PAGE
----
Language Selection

English French German Italian Portuguese Spanish

Apple to ditch IBM, switch to Intel chips

Filed under
Mac

Apple has used IBM's PowerPC processors since 1994, but will begin a phased transition to Intel's chips, sources familiar with the situation said. Apple plans to move lower-end computers such as the Mac Mini to Intel chips in mid-2006 and higher-end models such as the Power Mac in mid-2007, sources said.

The announcement is expected Monday at Apple's Worldwide Developer Conference in San Francisco, at which Chief Executive Steve Jobs is giving the keynote speech. The conference would be an appropriate venue: Changing the chips would require programmers to rewrite their software to take full advantage of the new processor.

IBM, Intel and Apple declined to comment for this story.

The Wall Street Journal reported last month that Apple was considering switching to Intel, but many analysts were skeptical citing the difficulty and risk to Apple.

That skepticism remains. "If they actually do that, I will be surprised, amazed and concerned," said Insight 64 analyst Nathan Brookwood. "I don't know that Apple's market share can survive another architecture shift. Every time they do this, they lose more customers" and more software partners, he said.

Apple successfully navigated a switch in the 1990s from Motorola's 680x0 line of processors to the Power line jointly made by Motorola and IBM. That switch also required software to be revamped to take advantage of the new processors' performance, but emulation software permitted older programs to run on the new machines. (Motorola spinoff Freescale currently makes PowerPC processors for Apple notebooks and the Mac Mini.)

The relationship between Apple and IBM has been rocky at times. Apple openly criticized IBM for chip delivery problems, though Big Blue said it fixed the issue. More recent concerns, which helped spur the Intel deal, included tension between Apple's desire for a wide variety of PowerPC processors and IBM's concerns about the profitability of a low-volume business, according to one source familiar with the partnership.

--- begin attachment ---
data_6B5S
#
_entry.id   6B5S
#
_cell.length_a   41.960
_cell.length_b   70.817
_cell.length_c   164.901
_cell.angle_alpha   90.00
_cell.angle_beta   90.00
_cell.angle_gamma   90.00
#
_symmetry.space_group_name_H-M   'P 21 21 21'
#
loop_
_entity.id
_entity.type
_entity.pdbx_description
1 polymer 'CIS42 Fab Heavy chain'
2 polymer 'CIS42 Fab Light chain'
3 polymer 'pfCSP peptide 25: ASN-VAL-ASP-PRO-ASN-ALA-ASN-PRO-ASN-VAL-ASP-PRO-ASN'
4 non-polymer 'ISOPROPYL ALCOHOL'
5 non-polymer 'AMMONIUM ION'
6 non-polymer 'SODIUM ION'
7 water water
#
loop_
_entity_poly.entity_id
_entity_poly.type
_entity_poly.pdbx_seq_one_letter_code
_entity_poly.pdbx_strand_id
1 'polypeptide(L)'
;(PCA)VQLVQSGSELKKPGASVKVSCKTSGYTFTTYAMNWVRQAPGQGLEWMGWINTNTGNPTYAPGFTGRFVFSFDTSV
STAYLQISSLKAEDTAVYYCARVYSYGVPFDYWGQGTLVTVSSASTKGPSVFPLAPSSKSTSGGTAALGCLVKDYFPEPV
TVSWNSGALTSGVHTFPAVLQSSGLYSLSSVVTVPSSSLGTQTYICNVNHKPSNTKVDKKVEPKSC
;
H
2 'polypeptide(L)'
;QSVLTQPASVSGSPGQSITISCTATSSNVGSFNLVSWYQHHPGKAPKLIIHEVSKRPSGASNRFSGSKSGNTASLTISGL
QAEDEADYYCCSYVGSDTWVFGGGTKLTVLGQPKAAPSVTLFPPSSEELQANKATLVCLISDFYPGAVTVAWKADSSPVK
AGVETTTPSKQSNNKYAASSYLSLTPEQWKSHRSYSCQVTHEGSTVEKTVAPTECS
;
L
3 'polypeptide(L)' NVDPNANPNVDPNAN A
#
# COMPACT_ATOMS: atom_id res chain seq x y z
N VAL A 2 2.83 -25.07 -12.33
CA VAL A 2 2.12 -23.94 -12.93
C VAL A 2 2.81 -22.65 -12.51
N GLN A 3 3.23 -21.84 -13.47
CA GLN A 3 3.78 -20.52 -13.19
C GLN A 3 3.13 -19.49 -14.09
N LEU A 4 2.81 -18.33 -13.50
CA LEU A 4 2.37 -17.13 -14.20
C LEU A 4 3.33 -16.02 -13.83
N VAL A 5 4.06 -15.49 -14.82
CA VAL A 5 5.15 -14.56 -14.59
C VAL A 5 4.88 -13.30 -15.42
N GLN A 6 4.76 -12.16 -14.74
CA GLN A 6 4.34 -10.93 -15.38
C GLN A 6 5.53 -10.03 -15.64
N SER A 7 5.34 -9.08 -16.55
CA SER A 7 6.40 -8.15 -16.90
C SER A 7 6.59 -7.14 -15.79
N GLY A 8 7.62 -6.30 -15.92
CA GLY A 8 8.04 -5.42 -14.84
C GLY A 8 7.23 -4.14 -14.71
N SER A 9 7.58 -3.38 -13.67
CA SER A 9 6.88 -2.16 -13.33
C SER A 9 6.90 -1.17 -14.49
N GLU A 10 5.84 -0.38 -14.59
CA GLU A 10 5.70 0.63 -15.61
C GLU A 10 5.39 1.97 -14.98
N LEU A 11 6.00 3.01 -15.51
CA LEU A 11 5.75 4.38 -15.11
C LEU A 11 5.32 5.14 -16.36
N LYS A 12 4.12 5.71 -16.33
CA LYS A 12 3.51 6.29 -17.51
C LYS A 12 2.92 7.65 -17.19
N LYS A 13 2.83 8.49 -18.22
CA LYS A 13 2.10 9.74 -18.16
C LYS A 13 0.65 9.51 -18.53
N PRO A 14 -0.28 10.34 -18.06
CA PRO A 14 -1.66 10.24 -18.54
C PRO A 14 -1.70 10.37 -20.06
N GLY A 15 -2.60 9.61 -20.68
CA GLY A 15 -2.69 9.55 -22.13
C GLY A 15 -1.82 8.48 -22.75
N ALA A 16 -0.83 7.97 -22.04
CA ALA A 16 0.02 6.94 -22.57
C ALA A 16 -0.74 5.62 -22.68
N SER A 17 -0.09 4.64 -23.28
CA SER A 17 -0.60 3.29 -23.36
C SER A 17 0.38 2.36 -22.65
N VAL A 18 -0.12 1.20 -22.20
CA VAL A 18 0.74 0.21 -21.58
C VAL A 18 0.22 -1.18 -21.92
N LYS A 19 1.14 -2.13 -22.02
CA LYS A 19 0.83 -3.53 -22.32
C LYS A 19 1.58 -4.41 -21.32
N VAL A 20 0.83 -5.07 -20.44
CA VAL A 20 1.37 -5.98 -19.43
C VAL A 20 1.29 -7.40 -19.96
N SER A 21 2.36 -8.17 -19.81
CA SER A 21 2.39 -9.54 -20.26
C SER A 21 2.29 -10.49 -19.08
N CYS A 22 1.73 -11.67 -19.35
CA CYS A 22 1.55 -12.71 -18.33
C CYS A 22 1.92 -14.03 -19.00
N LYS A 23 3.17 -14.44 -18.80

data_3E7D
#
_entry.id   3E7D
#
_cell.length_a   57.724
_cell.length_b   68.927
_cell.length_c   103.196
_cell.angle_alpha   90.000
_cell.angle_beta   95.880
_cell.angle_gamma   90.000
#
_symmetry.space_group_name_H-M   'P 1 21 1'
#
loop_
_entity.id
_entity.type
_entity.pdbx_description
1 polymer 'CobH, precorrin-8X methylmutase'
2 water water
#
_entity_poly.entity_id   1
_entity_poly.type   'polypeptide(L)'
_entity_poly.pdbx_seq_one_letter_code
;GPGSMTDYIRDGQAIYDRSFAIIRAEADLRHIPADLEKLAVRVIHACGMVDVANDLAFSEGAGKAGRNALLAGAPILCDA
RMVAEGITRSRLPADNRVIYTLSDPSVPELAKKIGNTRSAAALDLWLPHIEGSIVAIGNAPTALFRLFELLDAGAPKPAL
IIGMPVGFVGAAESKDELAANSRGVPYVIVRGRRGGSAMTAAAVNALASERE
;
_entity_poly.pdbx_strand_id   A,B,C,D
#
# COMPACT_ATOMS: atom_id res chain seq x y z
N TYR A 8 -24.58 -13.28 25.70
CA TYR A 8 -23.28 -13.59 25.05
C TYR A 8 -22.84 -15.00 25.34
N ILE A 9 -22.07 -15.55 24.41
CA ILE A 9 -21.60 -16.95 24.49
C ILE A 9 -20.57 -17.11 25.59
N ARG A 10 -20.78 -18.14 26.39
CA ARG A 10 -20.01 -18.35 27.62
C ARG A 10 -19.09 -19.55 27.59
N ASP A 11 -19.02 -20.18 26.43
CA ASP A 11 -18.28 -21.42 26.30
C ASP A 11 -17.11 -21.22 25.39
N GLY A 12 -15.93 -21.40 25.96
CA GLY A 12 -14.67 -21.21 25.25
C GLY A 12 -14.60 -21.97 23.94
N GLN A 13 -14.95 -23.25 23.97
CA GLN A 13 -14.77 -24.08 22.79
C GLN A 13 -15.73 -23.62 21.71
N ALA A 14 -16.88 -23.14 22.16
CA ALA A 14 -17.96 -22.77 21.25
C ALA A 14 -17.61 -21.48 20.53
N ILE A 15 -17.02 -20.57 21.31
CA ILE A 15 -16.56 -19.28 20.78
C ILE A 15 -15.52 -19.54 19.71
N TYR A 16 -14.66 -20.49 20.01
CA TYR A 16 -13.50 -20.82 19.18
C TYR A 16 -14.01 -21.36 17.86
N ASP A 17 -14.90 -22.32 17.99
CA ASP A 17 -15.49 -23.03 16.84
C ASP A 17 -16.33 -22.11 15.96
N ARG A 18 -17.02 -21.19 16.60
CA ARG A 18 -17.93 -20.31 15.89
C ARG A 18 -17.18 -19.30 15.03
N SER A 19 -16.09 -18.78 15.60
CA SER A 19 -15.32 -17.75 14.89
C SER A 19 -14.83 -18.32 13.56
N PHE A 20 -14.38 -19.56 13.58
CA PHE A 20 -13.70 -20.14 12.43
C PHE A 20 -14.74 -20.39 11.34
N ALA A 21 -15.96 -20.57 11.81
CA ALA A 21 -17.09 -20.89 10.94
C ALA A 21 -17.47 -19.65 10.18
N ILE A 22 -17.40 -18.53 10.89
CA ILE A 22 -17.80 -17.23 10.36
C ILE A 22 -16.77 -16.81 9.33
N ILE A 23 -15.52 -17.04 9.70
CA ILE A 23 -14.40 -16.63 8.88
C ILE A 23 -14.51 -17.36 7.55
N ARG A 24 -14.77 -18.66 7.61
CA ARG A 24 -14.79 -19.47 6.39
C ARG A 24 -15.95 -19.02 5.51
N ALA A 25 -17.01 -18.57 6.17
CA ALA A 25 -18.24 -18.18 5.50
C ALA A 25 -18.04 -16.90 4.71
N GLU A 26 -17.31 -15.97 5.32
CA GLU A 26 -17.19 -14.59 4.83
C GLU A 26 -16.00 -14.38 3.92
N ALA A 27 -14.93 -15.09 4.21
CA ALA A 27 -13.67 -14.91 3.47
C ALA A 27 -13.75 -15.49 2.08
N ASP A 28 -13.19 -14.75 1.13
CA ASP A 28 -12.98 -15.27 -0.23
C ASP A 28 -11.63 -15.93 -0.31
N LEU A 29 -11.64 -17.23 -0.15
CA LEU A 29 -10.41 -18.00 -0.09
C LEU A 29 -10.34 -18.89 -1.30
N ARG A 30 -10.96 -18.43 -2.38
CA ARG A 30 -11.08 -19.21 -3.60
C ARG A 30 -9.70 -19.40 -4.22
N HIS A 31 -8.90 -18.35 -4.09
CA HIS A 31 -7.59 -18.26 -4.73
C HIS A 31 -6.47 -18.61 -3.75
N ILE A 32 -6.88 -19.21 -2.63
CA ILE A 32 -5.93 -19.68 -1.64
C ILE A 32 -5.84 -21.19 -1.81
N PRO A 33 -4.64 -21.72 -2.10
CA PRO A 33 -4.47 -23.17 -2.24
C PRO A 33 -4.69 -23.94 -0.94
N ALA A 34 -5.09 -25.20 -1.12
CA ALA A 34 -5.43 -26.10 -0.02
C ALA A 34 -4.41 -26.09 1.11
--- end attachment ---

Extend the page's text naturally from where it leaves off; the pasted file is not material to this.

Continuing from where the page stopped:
Over the years, Apple has discussed potential deals with Intel and Advanced Micro Devices, chipmaker representatives have said.

One advantage Apple has this time: The open-source FreeBSD operating system, of which Mac OS X is a variant, already runs on x86 chips such as Intel's Pentium. And Jobs has said Mac OS X could easily run on x86 chips.

The move also raises questions about Apple's future computer strategy. One basic choice it has in the Intel-based PC realm is whether to permit its Mac OS X operating system to run on any company's computer or only its own.

Full Story.

More in Tux Machines

Kernel Space: Graphics

Early Ubuntu 14.04 vs. Ubuntu 16.04 Intel Xeon E5 Benchmarks

This morning I posted some Ubuntu 14.04 vs. 16.04 LTS Radeon graphics benchmarks while if open-source AMD graphics driver evolution doesn't get you excited, in this article are results from other non-graphics benchmarks in comparing the Ubuntu 14.04 vs. 16.04 performance for these long-term support releases in their current form. For getting an idea how the overall Ubuntu Linux performance has evolved over the past two years for those solely riding Long-Term Support releases, I compared the performance of Ubuntu 14.04.0 to Ubuntu 16.04 LTS in its current daily ISO form. The tests were done on the same Intel Xeon E5-2687W v3 (Haswell) system with MSI X99S SLI PLUS motherboard, 16GB of RAM, and AMD FirePro V7900 graphics. Read more Also: ‘Android OEMs Will Ship Ubuntu Phones This Year’, Say Canonical

Top Android apps for your Raspberry Pi

Mostly, our tutorials are about completing a specific project and reaching a particular goal. However, this time we’re doing something a bit different. We are showing you some Android apps that you can use along with your Ras Pi. These apps aren’t tied to particular projects – you can use them whenever and as often as you like – but we think they can add something to your whole experience with the Pi. Read more

These 3 things are trying to kill Linux containers

For nearly two years, Linux containers have dominated the world of enterprise IT, and for good reason — among others, they take on issues that virtualization simply cannot within application development and computing at scale and allow for the enterprise world to truly embrace concepts like devops and microservices (the Service Oriented Architecture dream from years gone by). That sound you hear is IT vendors stampeding towards the container bandwagon, but, as with every emerging tech trend, this isn’t always a good thing, as not everyone is walking the walk, regardless of what the business might actually say. Read more